Master of the Chinese Pipa: Wu Man

A Grammy Award nominee and the first traditional artist to be named Instrumentalist of the Year by Musical America, Wu Man is widely considered the premiere soloist on the pipa, an ancient Chinese lute. Enjoy her virtuosic renditions of classical pieces meant to evoke Chinese sunsets, Buddhist chanting, and an ancient battle. This 1999 concert at the Freer Gallery concludes with a contemporary work written for her by composer Bung-Ching Lam.

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The changing of the seasons is represented in the last piece on the recording, Minoru Miki’s Hanayagi (The Greening). According to the composer, his music “sings in praise of the brilliant life-power of the seasons as they slowly shift from spring to early summer.” The Japanese screen above, from the Edo period (1615–1868), is meant to be read from right to left, as the flowers transition from spring to summer blossoms, a technique frequently employed in Japanese screen paintings to depict multiple seasons in a single narrative image. Flowers and a Brook. Japan, Edo period (1615–1868). Six-panel screen; color over gold on paper. Gift of Charles Lang Freer, F1897.27-28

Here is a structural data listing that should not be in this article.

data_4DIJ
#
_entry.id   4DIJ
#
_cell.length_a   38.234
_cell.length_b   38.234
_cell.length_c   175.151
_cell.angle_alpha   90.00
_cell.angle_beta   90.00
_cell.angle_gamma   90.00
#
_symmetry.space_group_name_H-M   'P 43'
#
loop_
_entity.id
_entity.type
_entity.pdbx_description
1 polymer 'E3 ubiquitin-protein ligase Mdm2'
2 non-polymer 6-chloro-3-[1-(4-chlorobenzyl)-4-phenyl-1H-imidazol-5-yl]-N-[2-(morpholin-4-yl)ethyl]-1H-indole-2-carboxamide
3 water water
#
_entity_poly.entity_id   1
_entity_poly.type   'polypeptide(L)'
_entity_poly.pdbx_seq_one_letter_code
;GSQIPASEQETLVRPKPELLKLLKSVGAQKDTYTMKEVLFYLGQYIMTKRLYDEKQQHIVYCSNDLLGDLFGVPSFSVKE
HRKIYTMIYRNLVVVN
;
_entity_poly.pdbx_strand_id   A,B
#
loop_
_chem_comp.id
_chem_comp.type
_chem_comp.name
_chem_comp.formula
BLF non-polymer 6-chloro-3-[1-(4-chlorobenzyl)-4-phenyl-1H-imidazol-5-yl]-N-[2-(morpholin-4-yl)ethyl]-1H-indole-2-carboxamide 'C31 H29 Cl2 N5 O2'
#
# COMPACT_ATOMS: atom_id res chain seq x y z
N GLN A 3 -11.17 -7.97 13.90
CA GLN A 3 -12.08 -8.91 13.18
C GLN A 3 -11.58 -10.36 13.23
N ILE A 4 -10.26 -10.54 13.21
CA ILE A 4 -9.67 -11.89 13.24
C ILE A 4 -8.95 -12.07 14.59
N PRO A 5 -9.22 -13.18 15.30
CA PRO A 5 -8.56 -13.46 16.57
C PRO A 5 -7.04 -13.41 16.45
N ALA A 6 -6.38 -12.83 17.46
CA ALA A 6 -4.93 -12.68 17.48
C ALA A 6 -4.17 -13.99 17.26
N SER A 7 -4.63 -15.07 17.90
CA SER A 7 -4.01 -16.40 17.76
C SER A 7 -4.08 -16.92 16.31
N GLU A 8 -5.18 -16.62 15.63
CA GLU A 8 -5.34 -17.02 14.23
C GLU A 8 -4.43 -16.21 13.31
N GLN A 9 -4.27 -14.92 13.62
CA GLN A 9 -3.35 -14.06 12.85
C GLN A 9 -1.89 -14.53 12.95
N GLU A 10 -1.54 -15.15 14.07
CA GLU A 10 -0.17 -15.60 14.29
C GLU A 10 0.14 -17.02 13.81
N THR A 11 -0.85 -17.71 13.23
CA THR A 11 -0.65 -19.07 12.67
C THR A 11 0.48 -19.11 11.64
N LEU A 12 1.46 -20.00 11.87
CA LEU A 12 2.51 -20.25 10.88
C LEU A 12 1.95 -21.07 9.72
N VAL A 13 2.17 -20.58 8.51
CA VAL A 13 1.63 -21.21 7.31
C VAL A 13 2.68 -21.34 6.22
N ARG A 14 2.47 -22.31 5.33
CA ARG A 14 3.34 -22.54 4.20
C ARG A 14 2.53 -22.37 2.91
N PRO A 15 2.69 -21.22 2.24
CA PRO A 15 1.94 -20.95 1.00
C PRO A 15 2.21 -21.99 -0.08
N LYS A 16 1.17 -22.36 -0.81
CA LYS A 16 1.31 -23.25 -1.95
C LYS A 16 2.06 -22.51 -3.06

Reiko Kimura: Traditional and Contemporary Music for Japanese Koto

Three centuries of music for Japanese koto are performed by virtuoso Reiko Kimura in this concert, recorded at the Freer Gallery on January 15, 1998. Compositions range from the exquisitely delicate to the rambunctiously adventuresome, and feature both the traditional thirteen-string koto and the contemporary twenty-string koto. This concert was presented in cooperation with Music From Japan, Inc. (New York) as part of the Music From Japan Festival 1998. Four years earlier, Kimura joined the New York Philharmonic Orchestra as guest koto player for the premiere of Minoru Miki’s Symphony of Two Worlds at Lincoln Center.